While I photographed a huge hedgehog on a wall in Shoreditch, this gentleman stood across the road watching me. I wasn’t even aware that he was in my photo. He crossed over, came up to me and asked “Are you a street art fancier?” Thus followed a conversation on the subject. He told me that one of the artists lived right behind where we were standing (but I can’t remember what her name was). I said that yes, I was a street art fancier. Below are some of the images I captured during my time in London.
I came across a guy talking to a group of people about street art. It was a walking tour of some sort. I waited till he finished talking and then asked how I could get onto one of these tours. The guy’s name was Josh and the tour was an introduction to the history of East London with an emphasis on street art. If ever you get to London I highly recommend this tour. The website is http://www.alternativeldn.co.uk I went on the walking tour with my family a couple of weeks later. It was one of the highlights of my trip. When I returned for the tour at the designated time and place I asked “Is this the street art tour?” Josh replied “It is SO MUCH MORE than a street art tour”. And it was!!!
I learned that graffiti taggers are on the opposing team to street artists. They think that street art is naff hence they often tag over the top of it and mess it up.
Is the following photo of street art or graffiti? I guess you’d say the latter – but it still caused me to stop in my tracks and laugh.
Street art sure ain’t paid though some is permissible and some is illegal. ‘Permissible’ means that some business or other has allowed an artist to work on its walls. Street art done with permission is often much more time consuming than art done on the run; the latter is done as fast as possible (or made off-site and then pasted or sprayed on site). The piece below is an example of art done with permission. The artist still doesn’t get paid but he doesn’t risk fine or arrest either. This whole massive work was done with spray cans which is almost an impossible feat and took extrarordinary skill to get the lines so even.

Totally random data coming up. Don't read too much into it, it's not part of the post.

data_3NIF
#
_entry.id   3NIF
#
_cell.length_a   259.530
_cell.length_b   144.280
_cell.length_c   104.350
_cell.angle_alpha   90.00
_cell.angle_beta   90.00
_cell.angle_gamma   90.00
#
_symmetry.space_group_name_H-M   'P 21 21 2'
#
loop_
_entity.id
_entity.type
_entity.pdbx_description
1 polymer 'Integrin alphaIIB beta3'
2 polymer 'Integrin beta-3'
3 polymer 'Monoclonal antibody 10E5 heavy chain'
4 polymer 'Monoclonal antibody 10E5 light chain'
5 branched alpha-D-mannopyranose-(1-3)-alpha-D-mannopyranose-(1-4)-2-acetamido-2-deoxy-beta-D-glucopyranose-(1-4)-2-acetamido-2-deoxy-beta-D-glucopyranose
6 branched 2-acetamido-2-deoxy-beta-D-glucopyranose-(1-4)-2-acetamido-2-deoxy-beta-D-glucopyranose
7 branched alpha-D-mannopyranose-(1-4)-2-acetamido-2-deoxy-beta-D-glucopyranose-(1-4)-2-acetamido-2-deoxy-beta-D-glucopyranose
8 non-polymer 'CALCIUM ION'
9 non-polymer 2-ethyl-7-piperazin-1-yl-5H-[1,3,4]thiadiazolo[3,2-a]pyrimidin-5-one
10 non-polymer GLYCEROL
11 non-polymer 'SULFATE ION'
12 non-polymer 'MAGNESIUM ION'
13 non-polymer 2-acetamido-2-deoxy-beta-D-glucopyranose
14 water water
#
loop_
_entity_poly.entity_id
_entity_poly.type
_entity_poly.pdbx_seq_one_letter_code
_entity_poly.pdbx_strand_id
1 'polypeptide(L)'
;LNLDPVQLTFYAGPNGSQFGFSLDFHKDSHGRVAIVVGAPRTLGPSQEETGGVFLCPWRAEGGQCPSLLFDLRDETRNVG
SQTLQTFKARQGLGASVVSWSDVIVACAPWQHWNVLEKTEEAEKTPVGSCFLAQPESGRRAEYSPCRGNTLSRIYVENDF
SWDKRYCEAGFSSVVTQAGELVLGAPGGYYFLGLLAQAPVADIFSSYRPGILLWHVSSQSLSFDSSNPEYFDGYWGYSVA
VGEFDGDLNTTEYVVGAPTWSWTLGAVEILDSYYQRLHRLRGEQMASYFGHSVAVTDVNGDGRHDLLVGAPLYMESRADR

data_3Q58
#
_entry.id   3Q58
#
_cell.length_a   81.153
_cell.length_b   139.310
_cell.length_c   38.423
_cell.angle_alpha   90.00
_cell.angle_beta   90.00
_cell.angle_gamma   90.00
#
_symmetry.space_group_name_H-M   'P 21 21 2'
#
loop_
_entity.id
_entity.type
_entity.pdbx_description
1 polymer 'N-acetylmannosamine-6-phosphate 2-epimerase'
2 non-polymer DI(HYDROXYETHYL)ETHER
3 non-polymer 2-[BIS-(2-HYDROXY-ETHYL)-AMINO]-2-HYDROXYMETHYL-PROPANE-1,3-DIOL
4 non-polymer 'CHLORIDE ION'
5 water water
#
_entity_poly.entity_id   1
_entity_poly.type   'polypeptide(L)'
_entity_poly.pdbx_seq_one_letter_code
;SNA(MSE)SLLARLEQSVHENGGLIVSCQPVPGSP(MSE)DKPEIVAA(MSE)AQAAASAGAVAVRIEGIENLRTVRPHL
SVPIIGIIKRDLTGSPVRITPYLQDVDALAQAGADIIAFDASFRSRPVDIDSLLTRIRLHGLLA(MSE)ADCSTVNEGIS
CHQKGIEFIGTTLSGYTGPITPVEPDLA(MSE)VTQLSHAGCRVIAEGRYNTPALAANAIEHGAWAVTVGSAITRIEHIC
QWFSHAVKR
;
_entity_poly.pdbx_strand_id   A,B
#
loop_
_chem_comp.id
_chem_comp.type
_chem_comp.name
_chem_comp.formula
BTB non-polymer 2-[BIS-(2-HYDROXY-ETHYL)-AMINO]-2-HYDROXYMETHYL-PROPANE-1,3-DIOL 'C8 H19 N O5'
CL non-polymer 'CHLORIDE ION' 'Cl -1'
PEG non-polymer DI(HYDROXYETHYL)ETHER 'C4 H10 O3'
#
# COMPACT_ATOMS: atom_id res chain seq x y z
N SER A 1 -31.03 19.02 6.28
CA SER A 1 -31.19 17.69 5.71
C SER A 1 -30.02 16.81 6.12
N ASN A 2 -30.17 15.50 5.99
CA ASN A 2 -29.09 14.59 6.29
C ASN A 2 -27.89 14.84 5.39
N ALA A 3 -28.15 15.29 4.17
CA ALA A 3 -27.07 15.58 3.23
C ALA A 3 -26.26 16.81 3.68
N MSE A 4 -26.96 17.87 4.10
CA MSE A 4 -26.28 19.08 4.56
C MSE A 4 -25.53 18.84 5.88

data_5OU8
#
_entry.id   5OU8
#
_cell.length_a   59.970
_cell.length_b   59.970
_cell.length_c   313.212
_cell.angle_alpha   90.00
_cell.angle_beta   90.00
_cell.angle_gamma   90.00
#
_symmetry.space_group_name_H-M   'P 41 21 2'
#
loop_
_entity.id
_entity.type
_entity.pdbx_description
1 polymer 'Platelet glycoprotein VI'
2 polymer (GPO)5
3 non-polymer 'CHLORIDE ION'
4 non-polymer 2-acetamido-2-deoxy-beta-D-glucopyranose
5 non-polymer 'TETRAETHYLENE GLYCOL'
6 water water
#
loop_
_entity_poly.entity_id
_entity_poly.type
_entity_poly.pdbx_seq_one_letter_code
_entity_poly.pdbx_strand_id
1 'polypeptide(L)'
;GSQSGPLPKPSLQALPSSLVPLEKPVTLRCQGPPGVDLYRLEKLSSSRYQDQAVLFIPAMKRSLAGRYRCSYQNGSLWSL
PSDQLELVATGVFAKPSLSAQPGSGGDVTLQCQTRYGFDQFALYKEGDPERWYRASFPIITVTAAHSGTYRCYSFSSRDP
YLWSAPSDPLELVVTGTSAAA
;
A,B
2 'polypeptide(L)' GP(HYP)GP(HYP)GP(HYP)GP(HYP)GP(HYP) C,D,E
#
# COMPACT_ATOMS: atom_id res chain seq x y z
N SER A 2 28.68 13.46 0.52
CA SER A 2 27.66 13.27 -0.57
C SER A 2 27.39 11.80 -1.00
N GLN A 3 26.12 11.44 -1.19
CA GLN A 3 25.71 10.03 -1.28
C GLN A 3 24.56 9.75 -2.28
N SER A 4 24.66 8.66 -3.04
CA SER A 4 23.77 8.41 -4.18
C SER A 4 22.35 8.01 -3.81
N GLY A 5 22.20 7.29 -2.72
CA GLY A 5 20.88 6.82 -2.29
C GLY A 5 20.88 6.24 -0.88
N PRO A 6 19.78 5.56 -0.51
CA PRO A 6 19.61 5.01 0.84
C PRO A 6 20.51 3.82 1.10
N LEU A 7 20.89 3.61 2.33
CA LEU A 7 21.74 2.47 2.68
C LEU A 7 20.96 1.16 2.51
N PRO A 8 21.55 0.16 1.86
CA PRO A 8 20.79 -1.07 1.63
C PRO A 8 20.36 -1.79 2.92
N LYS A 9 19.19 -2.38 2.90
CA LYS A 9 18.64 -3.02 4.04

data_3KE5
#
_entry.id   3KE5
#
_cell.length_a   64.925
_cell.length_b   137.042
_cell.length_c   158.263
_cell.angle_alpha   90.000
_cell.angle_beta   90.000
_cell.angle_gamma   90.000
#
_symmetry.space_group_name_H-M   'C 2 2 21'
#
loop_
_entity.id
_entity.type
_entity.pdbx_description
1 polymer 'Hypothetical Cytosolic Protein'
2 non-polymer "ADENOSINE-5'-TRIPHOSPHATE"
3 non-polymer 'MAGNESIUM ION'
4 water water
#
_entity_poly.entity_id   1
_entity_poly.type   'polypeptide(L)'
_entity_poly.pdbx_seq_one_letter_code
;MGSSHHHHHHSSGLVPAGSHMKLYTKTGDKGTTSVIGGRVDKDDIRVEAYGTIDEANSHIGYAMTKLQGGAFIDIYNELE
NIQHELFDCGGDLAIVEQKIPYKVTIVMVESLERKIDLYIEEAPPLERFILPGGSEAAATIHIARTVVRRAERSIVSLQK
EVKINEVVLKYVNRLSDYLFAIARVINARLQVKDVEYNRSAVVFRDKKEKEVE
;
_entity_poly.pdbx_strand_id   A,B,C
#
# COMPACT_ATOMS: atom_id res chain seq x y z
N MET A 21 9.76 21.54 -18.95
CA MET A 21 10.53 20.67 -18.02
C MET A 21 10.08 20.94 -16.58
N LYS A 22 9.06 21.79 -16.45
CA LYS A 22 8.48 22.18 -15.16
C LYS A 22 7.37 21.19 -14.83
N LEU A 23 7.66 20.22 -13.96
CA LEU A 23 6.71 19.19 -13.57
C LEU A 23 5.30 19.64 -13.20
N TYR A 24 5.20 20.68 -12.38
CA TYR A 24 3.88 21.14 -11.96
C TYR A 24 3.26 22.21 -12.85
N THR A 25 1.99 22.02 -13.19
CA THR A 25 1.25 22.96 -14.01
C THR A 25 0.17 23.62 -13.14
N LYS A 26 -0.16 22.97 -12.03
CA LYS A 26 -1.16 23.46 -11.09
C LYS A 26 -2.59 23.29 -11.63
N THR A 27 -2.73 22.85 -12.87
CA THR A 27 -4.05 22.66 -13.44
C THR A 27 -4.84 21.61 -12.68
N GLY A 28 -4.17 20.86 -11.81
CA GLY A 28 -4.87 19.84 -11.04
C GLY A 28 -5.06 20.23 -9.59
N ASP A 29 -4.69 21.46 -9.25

While I hunted out street art in East London (on three separate occasions) I felt that it was like looking in an art gallery only better as I had to seek out the work myself – rather like being on a treasure hunt. Yes, some is huge – but some is so discreet you wouldn’t know it was there unless you were ‘forensic’ about finding it. The two following images show tiny works – both of which I missed until Josh (during the Alternative London tour) pointed them out.
So many people love street art (the humour and brilliance one can find) that you can buy your own bits and pieces of it from shops which make profit from photographing examples and then mass producing fridge magnets and the like. Of course the artists who thought the designs up don’t get a red penny from it. The original works may disappear in a minute. I guess at least these magnets etc give some permanency to them…one way of looking at this type of ‘art theft’.
Why do we artists do it? I’m not a street artist but I am an artist. Even when one is a regular gallery-exhibiting artist, there is no guarantee of pay. Something might sell but it might not. Gallery-exhibiting or street-exhibiting, we are compelled to make art and then we do what it takes to get seen. Our currency is not necessarily money. It CAN be – and we’d LIKE it to be – but sometimes our currency is just admiration or notoriety.
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